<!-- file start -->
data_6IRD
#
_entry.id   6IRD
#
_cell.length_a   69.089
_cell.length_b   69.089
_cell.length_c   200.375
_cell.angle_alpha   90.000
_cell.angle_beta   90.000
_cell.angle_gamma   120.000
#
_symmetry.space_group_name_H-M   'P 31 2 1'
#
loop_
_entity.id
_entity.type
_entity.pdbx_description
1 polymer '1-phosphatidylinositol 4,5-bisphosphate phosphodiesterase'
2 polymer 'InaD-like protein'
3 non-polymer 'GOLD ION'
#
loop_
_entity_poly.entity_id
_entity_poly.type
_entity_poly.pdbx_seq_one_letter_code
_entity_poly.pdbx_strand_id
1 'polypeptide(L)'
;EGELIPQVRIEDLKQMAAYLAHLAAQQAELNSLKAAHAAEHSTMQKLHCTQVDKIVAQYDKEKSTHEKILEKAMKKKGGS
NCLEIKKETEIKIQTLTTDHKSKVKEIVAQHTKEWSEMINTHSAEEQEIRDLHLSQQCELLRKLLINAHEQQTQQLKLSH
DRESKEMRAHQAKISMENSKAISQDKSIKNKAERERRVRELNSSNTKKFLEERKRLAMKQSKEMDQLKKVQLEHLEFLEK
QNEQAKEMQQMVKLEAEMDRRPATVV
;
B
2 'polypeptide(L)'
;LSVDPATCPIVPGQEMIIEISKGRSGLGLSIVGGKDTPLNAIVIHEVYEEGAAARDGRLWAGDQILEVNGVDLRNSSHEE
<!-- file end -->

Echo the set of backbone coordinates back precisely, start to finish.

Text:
data_6IRD
#
_entry.id   6IRD
#
_cell.length_a   69.089
_cell.length_b   69.089
_cell.length_c   200.375
_cell.angle_alpha   90.000
_cell.angle_beta   90.000
_cell.angle_gamma   120.000
#
_symmetry.space_group_name_H-M   'P 31 2 1'
#
loop_
_entity.id
_entity.type
_entity.pdbx_description
1 polymer '1-phosphatidylinositol 4,5-bisphosphate phosphodiesterase'
2 polymer 'InaD-like protein'
3 non-polymer 'GOLD ION'
#
loop_
_entity_poly.entity_id
_entity_poly.type
_entity_poly.pdbx_seq_one_letter_code
_entity_poly.pdbx_strand_id
1 'polypeptide(L)'
;EGELIPQVRIEDLKQMAAYLAHLAAQQAELNSLKAAHAAEHSTMQKLHCTQVDKIVAQYDKEKSTHEKILEKAMKKKGGS
NCLEIKKETEIKIQTLTTDHKSKVKEIVAQHTKEWSEMINTHSAEEQEIRDLHLSQQCELLRKLLINAHEQQTQQLKLSH
DRESKEMRAHQAKISMENSKAISQDKSIKNKAERERRVRELNSSNTKKFLEERKRLAMKQSKEMDQLKKVQLEHLEFLEK
QNEQAKEMQQMVKLEAEMDRRPATVV
;
B
2 'polypeptide(L)'
;LSVDPATCPIVPGQEMIIEISKGRSGLGLSIVGGKDTPLNAIVIHEVYEEGAAARDGRLWAGDQILEVNGVDLRNSSHEE